Born June 10, 1921, on the dining room table at his parents’ home on the Greek island of Corfu, Philip was the fifth child and only son of Prince Andrew, younger brother of the king of Greece. His grandfather had come from Denmark during the 1860s to be adopted by Greece as the country’s monarch.
Philip’s mother was Princess Alice of Battenberg, a descendant of German princes. Like his future wife, Elizabeth, Philip was also a great-great-grandchild of Queen Victoria.
When Philip was 18 months old, his parents fled into exile in France. His father, an army commander, had been tried after a devastating military defeat by the Turks. After British intervention, the Greek junta agreed not to sentence Andrew to death if he left the country.
Philip went to school in Britain and entered Dartmouth Naval College as a cadet in 1939. He got his first posting in 1940 but was not allowed near the main war zone because he was a foreign prince of a neutral nation. When the Italian invasion of Greece ended that neutrality, he joined the war, serving on battleships in the Indian Ocean, the Mediterranean and the Pacific.
On leave in Britain, he visited his royal cousins and, by the end of war, it was clear he was courting Princess Elizabeth, eldest child and heir of King George VI. Their engagement was announced July 10, 1947, and they were married Nov. 20.
Then, in 1952, King George VI died of cancer at age 56.
Philip had to give up his naval career and his subservient status was formally sealed at the coronation, when he knelt before his wife and pledged to become “her liege man of life and limb, and of earthly worship.”
The change in Philip’s life was dramatic.
“Within the house, and whatever we did, it was together,” Philip told biographer Basil Boothroyd of the years before Elizabeth became queen. “People used to come to me and ask me what to do. In 1952, the whole thing changed, very, very considerably.”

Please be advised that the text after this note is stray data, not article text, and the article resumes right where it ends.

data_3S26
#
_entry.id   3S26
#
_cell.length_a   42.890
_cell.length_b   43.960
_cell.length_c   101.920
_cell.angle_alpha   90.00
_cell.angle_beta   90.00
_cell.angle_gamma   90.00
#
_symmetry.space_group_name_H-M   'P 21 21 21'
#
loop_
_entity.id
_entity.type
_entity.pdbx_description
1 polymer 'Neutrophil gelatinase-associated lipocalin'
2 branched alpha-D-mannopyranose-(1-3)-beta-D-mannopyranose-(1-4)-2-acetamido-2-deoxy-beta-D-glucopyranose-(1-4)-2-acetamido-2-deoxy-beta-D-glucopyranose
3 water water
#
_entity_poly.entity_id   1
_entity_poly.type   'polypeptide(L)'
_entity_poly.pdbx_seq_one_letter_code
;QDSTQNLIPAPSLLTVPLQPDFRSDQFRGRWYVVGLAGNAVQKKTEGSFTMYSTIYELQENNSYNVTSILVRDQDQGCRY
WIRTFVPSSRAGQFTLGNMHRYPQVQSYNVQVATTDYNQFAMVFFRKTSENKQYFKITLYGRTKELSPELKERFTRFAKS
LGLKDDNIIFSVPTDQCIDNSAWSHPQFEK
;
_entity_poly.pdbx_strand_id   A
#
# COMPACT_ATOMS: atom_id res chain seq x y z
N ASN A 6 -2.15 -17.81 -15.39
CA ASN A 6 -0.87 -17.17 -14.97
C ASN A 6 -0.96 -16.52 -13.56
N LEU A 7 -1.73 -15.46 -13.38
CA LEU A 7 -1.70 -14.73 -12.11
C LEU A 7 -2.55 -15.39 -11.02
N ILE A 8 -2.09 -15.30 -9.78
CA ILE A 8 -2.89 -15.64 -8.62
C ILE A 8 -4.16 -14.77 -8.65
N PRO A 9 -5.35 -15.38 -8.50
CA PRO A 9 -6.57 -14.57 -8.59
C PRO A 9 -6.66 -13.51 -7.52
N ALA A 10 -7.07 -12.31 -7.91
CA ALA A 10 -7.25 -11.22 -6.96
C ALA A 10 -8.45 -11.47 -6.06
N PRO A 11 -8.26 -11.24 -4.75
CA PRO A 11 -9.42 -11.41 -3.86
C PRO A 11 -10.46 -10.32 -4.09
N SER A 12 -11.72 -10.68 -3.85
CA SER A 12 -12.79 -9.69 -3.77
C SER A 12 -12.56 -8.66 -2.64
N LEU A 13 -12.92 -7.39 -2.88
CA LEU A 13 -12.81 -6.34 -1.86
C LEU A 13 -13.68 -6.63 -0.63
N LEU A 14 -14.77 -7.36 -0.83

Said Boothroyd: “He had a choice between just tagging along, the second handshake in the receiving line, or finding other outlets for his bursting energies.”
So Philip took over management of the royal estates and expanded his travels to all corners of the world, building a role for himself.
Since 1956 he had been Patron and Chairman of Trustees for the largest youth activity program in Britain, the Duke of Edinburgh’s Award, a voluntary, non-competitive program of practical, cultural and adventurous activities for young people that exists in over 100 countries worldwide.
He painted, collected modern art, was interested in industrial design and planned a garden at Windsor Castle. But, he once said, “the arts world thinks of me as an uncultured, polo-playing clot.”
In time, the famous blond hair thinned and the long, fine-boned face acquired a few lines. He gave up polo but remained trim and vigorous.
To a friend’s suggestion that he ease up a bit, the prince is said to have replied, “Well, what would I do? Sit around and knit?”
But when he turned 90 in 2011, Philip told the BBC he was “winding down” his workload and he reckoned he had “done my bit.”
The next few years saw occasional hospital stays as Philip’s health flagged. He announced in May 2017 that he planned to step back from royal duties — after roughly 22,000 royal engagements since his wife’s coronation.
Philip is survived by the queen and their four children as well as eight grandchildren and 10 great-grandchildren.
Katz and Associated Press writer Robert Barr contributed to this report before their deaths.